WASHINGTON, D.C., April 19, 2016 – Today, the House Committee on Natural Resources held an oversight hearing on the Obama Administration’s expansive new definitions and revised criteria for designating critical habitat under the Endangered Species Act.Chairman Rob Bishop (R-UT) argued the new rules allow the U.S. Fish and Wildlife Service (FWS) and the National Oceanic and Atmospheric Administration’s (NOAA) Fisheries Service nearly limitless discretion in restricting private and federal land use. He pointed out the negative impact they will have on the American people.

“These rules will now make it even easier for the federal government to absorb larger and larger swaths of land and water […] from local, state governments and private citizens. […] It’s going to hurt people, and unfortunately those people who are going to be hurt have almost no recourse towards this particular situation,” Bishop said.

The rules usurp Congress’ legislative and constitutional prerogatives, and create sweeping new authorities to designate critical habitat at the agencies’ sole discretion.

“The Services have essentially granted to themselves authority to designate any area that may, someday in the future, become suitable for a species—even in places where there is absolutely no evidence currently that the species have existed there. […] In the future, I expect the agencies to ask Appropriations for tarot cards and ouija boards so they can do the work under this expanded rule,” Bishop stated.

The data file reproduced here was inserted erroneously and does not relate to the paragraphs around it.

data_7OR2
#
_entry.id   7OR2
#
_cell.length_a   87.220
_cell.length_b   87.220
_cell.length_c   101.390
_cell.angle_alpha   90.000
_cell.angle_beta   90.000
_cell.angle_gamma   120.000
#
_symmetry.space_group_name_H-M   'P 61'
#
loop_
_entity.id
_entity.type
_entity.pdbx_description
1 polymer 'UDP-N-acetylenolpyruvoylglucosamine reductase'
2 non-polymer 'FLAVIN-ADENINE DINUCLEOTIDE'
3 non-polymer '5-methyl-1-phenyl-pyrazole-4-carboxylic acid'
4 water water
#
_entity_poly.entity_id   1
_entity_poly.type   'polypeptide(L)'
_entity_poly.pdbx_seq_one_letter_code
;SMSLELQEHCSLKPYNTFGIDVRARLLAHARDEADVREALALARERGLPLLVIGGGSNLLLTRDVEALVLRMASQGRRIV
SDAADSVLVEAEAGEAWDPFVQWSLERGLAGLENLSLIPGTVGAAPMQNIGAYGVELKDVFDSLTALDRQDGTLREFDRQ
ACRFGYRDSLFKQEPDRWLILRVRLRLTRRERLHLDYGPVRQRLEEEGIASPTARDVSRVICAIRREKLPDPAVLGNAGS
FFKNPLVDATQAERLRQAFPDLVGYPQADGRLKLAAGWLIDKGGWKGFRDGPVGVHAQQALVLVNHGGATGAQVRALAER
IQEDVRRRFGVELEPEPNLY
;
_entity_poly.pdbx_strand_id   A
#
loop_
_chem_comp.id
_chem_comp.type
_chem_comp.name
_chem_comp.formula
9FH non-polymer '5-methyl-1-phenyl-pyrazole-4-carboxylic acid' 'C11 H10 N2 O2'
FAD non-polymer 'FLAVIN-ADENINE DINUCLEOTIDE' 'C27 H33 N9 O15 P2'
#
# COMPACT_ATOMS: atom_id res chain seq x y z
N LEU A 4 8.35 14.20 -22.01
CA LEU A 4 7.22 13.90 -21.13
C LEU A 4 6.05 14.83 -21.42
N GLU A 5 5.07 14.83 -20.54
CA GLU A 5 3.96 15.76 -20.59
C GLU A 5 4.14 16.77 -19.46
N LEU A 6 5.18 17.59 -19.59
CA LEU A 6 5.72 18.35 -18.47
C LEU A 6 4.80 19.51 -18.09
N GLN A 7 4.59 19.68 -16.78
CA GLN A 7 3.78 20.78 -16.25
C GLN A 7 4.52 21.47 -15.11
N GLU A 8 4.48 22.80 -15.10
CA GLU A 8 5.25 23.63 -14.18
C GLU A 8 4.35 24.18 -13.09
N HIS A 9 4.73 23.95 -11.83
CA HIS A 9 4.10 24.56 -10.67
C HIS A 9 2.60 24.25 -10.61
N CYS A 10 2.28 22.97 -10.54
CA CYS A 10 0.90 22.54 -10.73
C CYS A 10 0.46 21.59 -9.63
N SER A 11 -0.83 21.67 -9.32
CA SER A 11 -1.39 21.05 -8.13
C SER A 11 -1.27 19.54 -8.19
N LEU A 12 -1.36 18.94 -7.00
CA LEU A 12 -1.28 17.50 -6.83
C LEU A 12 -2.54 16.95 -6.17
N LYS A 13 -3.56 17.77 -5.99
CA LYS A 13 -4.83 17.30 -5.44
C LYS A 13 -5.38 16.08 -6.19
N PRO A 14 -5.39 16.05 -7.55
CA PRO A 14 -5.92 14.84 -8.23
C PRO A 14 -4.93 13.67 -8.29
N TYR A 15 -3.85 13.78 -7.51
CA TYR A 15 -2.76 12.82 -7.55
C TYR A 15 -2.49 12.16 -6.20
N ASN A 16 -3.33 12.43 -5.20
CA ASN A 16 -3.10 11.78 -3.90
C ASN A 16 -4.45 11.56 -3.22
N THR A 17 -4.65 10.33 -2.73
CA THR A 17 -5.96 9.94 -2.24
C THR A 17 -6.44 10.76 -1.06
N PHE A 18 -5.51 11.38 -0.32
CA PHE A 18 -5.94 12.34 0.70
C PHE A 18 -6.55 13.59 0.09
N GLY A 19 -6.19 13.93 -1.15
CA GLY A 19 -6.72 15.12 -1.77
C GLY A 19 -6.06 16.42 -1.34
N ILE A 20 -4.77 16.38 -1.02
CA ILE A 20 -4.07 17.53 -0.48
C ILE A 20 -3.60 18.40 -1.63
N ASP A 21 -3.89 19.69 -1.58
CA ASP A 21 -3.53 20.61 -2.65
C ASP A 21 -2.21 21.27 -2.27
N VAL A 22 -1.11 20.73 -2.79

Vice Chairman Cynthia Lummis (R-WY) highlighted the expected litigious challenges that will result from the new rules and called for an updated conservation strategy.

“Court battles slow down the ability to recover species and steal money from recovery. We need a new 21st century conservation effort that is consistent with the movement that the American people have made in their understanding of sound science. […] We can and should do better for our wildlife,” Lummis stated.

Wyoming witness Karen Budd-Falen, Senior Partner of Budd-Falen Law Offices, LLC, grew up a fifth-generation rancher and commented on the impact the rules will have on the local agriculture community.

“While the agriculture community raised a huge alarm over the ‘waters of the U.S.,’ the Fish and Wildlife Service was quietly implementing these new rules, in a piecemeal manner, without a lot of fanfare. Honestly, I believe these new habitat rules will have as great or greater impact on the private lands and federal land permits […]. I would hope that the outcry from the agriculture community, private property advocates, and our Congressional delegations would be as great,” Budd-Falen said.